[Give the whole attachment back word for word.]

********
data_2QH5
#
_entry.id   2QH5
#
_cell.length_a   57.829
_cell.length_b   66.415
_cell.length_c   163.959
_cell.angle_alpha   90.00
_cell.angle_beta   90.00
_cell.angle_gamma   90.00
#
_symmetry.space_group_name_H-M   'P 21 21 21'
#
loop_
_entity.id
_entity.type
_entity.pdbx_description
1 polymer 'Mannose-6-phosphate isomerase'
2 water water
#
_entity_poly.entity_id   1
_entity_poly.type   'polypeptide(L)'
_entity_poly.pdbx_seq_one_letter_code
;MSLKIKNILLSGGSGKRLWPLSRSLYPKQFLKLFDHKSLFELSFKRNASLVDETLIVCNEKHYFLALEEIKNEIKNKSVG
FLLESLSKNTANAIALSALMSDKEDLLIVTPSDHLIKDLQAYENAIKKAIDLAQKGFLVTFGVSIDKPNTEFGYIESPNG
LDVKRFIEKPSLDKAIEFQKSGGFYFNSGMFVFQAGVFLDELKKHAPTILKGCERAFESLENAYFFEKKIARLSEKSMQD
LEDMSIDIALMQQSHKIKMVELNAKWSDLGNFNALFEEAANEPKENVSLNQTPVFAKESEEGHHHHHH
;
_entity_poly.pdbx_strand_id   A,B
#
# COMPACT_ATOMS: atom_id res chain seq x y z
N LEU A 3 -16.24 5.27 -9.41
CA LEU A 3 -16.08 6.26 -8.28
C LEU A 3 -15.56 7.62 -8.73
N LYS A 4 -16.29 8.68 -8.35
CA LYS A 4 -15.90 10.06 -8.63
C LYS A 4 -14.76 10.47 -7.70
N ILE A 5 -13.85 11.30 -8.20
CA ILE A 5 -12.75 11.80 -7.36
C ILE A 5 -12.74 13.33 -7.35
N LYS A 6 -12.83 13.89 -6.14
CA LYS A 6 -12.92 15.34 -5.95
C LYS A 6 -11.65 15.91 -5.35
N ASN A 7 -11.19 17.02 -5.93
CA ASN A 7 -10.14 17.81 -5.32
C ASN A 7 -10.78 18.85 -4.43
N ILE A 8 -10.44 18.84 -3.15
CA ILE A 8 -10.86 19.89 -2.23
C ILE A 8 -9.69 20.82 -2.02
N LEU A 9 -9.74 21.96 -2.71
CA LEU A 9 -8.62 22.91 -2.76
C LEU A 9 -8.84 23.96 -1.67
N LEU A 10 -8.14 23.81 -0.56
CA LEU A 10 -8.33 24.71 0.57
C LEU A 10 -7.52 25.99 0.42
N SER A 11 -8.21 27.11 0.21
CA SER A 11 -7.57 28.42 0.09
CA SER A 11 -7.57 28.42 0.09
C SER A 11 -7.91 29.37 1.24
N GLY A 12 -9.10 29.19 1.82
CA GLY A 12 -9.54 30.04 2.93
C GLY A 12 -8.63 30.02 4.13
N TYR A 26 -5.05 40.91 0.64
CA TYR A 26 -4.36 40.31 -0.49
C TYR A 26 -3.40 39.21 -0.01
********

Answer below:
data_2QH5
#
_entry.id   2QH5
#
_cell.length_a   57.829
_cell.length_b   66.415
_cell.length_c   163.959
_cell.angle_alpha   90.00
_cell.angle_beta   90.00
_cell.angle_gamma   90.00
#
_symmetry.space_group_name_H-M   'P 21 21 21'
#
loop_
_entity.id
_entity.type
_entity.pdbx_description
1 polymer 'Mannose-6-phosphate isomerase'
2 water water
#
_entity_poly.entity_id   1
_entity_poly.type   'polypeptide(L)'
_entity_poly.pdbx_seq_one_letter_code
;MSLKIKNILLSGGSGKRLWPLSRSLYPKQFLKLFDHKSLFELSFKRNASLVDETLIVCNEKHYFLALEEIKNEIKNKSVG
FLLESLSKNTANAIALSALMSDKEDLLIVTPSDHLIKDLQAYENAIKKAIDLAQKGFLVTFGVSIDKPNTEFGYIESPNG
LDVKRFIEKPSLDKAIEFQKSGGFYFNSGMFVFQAGVFLDELKKHAPTILKGCERAFESLENAYFFEKKIARLSEKSMQD
LEDMSIDIALMQQSHKIKMVELNAKWSDLGNFNALFEEAANEPKENVSLNQTPVFAKESEEGHHHHHH
;
_entity_poly.pdbx_strand_id   A,B
#
# COMPACT_ATOMS: atom_id res chain seq x y z
N LEU A 3 -16.24 5.27 -9.41
CA LEU A 3 -16.08 6.26 -8.28
C LEU A 3 -15.56 7.62 -8.73
N LYS A 4 -16.29 8.68 -8.35
CA LYS A 4 -15.90 10.06 -8.63
C LYS A 4 -14.76 10.47 -7.70
N ILE A 5 -13.85 11.30 -8.20
CA ILE A 5 -12.75 11.80 -7.36
C ILE A 5 -12.74 13.33 -7.35
N LYS A 6 -12.83 13.89 -6.14
CA LYS A 6 -12.92 15.34 -5.95
C LYS A 6 -11.65 15.91 -5.35
N ASN A 7 -11.19 17.02 -5.93
CA ASN A 7 -10.14 17.81 -5.32
C ASN A 7 -10.78 18.85 -4.43
N ILE A 8 -10.44 18.84 -3.15
CA ILE A 8 -10.86 19.89 -2.23
C ILE A 8 -9.69 20.82 -2.02
N LEU A 9 -9.74 21.96 -2.71
CA LEU A 9 -8.62 22.91 -2.76
C LEU A 9 -8.84 23.96 -1.67
N LEU A 10 -8.14 23.81 -0.56
CA LEU A 10 -8.33 24.71 0.57
C LEU A 10 -7.52 25.99 0.42
N SER A 11 -8.21 27.11 0.21
CA SER A 11 -7.57 28.42 0.09
CA SER A 11 -7.57 28.42 0.09
C SER A 11 -7.91 29.37 1.24
N GLY A 12 -9.10 29.19 1.82
CA GLY A 12 -9.54 30.04 2.93
C GLY A 12 -8.63 30.02 4.13
N TYR A 26 -5.05 40.91 0.64
CA TYR A 26 -4.36 40.31 -0.49
C TYR A 26 -3.40 39.21 -0.01